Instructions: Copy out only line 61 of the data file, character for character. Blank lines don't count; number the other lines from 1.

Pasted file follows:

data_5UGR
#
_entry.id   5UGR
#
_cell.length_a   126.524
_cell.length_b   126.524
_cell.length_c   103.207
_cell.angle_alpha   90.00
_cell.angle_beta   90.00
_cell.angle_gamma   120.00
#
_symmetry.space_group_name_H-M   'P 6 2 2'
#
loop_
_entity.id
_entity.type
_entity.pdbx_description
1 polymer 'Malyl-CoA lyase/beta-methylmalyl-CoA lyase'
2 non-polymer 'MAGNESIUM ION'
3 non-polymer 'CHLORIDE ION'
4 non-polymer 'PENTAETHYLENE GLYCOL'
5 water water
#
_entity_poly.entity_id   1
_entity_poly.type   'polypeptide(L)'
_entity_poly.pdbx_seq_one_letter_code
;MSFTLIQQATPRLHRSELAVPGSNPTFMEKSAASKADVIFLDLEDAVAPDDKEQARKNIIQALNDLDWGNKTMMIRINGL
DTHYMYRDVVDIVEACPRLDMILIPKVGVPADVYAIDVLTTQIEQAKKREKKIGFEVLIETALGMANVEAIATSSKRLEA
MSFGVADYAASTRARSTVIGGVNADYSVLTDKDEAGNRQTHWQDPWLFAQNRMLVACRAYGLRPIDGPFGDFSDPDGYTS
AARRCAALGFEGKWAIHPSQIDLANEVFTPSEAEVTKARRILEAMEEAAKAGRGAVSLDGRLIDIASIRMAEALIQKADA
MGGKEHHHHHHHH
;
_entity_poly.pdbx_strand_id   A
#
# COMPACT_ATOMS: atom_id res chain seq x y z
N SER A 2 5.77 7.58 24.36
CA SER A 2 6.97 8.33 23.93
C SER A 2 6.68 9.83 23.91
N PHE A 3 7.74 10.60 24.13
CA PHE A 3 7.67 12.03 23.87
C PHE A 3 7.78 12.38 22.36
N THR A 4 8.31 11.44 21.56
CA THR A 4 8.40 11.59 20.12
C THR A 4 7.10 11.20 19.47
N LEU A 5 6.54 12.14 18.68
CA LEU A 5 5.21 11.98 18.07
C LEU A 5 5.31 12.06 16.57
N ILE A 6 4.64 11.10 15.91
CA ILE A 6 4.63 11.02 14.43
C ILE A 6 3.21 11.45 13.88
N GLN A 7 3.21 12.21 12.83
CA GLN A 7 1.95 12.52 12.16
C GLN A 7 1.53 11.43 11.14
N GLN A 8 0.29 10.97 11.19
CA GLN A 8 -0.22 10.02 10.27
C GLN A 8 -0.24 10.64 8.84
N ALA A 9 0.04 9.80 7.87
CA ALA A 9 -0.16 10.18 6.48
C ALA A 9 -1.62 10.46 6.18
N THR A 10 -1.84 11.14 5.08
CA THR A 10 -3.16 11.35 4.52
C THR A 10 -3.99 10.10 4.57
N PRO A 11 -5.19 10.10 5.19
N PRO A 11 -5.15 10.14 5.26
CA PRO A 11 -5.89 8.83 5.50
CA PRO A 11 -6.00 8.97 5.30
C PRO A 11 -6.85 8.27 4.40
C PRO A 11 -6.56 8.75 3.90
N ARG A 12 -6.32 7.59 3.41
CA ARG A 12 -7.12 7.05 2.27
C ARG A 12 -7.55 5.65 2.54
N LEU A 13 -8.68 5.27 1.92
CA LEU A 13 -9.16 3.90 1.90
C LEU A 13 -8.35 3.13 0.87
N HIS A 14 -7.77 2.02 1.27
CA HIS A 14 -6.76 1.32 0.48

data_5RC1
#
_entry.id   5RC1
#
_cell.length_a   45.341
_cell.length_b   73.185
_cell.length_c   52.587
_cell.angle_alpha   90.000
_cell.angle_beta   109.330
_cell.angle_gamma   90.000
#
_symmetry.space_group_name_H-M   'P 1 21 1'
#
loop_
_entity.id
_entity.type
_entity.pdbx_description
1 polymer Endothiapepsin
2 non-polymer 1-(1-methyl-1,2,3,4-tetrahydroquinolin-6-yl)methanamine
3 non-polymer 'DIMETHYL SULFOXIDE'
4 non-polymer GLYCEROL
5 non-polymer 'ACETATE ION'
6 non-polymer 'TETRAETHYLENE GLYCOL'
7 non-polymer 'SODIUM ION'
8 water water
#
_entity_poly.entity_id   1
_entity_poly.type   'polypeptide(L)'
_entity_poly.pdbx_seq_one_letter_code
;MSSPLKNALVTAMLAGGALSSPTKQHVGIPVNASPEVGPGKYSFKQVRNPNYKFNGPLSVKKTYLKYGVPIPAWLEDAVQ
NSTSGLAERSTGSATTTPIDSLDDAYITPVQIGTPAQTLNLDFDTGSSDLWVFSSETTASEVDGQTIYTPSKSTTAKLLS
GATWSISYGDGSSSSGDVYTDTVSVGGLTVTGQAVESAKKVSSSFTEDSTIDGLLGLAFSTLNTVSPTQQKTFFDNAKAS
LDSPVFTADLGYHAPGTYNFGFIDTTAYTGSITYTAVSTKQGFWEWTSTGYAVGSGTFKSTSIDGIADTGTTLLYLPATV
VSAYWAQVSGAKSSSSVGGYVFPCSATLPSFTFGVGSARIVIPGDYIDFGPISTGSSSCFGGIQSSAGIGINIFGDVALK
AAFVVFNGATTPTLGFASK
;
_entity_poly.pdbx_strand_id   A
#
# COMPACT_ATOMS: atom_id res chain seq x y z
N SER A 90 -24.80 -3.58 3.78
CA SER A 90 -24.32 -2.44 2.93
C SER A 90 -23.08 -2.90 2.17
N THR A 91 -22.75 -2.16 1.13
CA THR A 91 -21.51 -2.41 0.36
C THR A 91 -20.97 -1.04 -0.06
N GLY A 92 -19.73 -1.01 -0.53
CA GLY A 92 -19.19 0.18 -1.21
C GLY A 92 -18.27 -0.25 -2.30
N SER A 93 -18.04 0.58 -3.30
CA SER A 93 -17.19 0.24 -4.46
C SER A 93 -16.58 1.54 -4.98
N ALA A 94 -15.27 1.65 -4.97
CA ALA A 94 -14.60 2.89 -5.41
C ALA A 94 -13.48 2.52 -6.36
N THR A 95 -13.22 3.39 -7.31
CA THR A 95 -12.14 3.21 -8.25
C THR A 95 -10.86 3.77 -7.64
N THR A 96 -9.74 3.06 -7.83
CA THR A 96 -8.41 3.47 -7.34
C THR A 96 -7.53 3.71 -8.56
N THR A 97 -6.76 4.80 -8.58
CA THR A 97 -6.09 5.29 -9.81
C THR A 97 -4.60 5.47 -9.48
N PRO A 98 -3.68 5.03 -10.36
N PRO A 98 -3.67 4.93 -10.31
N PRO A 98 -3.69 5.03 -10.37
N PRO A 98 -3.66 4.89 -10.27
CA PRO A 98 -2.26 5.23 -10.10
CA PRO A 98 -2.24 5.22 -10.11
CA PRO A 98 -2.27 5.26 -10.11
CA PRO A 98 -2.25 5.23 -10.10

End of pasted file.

CA THR A 10 -3.16 11.35 4.52